Clutching his hand, half-blind in the moonlit night, I followed Bobby to my thatched rondawal, a space roughly the size of a three-star American hotel room, with a queen-size bed and full bath, to begin my "glamping" (luxury camping) adventure. At dawn, I brewed tea and watched rhinos, zebras and kudus gather for a morning pow-wow at a watering hole ringed by Acacia trees.

Glamping, aka Luxury Camping


Rhinos "think" with olfactory
passages larger than their brain
If you're a nature-lover indifferent about self-sufficiency in the wild, glamping is for you. With no Boy Scout skills, I connected with Earth's creatures without sacrificing creature comforts, e.g., electricity, hot showers, cable TV (viewable in the main lodge) and WiFi.
 
Waking to the sun rising over the Vaal River and the birdsong of 300+ species, I roamed the preserve with other "pioneers" via bike, foot and jeep, encountering buffaloes, jackals, elands, nyalas, duikers and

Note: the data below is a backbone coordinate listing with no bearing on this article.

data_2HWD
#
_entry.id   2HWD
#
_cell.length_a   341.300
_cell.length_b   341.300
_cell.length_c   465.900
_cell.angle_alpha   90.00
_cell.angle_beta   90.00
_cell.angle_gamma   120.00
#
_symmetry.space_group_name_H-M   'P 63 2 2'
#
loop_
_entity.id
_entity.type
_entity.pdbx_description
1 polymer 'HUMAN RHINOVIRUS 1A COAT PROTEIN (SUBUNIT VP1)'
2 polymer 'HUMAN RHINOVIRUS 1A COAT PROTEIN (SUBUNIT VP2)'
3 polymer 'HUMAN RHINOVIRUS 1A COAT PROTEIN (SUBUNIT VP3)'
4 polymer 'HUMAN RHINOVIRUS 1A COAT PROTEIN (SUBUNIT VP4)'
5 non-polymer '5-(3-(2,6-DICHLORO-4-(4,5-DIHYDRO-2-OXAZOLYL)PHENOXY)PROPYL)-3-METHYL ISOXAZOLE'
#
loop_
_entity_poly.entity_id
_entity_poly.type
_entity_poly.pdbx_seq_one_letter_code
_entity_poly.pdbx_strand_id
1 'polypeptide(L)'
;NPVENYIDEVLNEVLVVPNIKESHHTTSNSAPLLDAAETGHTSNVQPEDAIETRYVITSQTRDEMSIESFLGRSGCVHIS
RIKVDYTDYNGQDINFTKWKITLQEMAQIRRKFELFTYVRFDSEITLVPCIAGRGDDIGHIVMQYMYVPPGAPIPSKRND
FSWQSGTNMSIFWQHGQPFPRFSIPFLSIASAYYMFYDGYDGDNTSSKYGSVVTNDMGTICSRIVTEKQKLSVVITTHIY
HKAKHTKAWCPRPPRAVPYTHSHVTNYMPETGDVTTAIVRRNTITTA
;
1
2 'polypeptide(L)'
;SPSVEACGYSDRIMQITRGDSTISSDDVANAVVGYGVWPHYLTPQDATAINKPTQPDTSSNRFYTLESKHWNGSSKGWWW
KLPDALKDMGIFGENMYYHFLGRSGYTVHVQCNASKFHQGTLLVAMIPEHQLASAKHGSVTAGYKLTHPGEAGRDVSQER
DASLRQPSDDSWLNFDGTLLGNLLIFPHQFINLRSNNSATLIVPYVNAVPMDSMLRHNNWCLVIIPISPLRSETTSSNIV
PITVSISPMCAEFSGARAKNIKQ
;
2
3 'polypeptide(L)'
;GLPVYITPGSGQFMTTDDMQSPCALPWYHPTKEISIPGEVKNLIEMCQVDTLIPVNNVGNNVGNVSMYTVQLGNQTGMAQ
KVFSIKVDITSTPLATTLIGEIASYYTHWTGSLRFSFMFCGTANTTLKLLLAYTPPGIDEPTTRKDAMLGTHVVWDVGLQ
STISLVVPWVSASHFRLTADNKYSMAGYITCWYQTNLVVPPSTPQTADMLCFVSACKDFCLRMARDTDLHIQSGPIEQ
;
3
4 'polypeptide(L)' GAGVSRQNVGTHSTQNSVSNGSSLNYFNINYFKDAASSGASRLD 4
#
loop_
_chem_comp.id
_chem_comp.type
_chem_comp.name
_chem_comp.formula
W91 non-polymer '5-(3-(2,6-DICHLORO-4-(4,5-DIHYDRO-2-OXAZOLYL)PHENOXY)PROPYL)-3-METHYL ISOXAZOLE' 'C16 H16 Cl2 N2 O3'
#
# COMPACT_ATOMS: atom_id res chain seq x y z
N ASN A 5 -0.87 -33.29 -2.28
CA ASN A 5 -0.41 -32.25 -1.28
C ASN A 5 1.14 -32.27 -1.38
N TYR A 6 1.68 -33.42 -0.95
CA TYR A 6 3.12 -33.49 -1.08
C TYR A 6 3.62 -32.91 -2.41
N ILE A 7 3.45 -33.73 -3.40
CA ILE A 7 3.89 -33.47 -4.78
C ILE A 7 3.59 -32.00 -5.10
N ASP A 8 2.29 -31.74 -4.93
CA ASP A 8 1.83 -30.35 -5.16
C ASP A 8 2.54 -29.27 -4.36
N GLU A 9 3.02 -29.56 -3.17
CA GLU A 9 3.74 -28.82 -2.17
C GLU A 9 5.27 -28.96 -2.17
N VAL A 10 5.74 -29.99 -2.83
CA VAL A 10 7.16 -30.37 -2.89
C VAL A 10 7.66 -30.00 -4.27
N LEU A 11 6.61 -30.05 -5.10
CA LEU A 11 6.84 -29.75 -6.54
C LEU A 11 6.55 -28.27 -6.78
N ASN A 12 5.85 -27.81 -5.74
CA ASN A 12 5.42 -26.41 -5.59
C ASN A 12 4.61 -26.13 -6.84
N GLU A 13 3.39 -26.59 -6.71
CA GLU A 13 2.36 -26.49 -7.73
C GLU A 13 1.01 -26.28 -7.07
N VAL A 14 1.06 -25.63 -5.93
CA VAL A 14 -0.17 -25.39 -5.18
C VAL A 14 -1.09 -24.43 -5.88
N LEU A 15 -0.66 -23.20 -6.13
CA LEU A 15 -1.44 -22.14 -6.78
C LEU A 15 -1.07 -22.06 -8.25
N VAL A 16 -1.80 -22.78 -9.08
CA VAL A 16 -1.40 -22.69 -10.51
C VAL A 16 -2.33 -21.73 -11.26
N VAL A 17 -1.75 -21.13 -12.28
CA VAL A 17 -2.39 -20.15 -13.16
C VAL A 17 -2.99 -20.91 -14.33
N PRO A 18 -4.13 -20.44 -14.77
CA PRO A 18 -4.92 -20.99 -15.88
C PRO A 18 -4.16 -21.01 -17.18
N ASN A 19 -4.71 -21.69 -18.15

Earth's fastest endangered cat, the cheetah.
25 mammal species roam
the
Savannah Wildlife Preserve

In addition to the guest retreat, Hartslief,
a charismatic South African whose career as a game conservationist follows one as a NASCAR driver, operates Savannah Cheetah Foundation, a nonprofit organization dedicated to protecting Africa's indigenous wildlife and increasing the population of cheetahs in the wild. Every Bike Beyond Boundaries tour includes a donation.


Will her future extend
beyond Tumahole?
Tumahole Township

Wearing ANC T-shirts, we rode through Tumahole Township, outpost of blacks still living in mud shacks on unpaved streets. Having never welcomed American white folk to their community, school kids greet us with joy and curiosity. One grabs my sunnies and strikes a pose, Madonna-like; another strokes my fine Caucasion hairso different from his own dark fuzz. With no recollection of Apartheid, they have hope beyond the township.
 

2012 Cycling Safaris
Space still remains for February/March departures of Bike Beautiful Cape Town/Cape Winelands and South African Biking Safari/Savannah Game Preserve. To reserve your spot, call 719.471.0222 or 800.487.1136. Or email sales@beyondboundariestravel.com.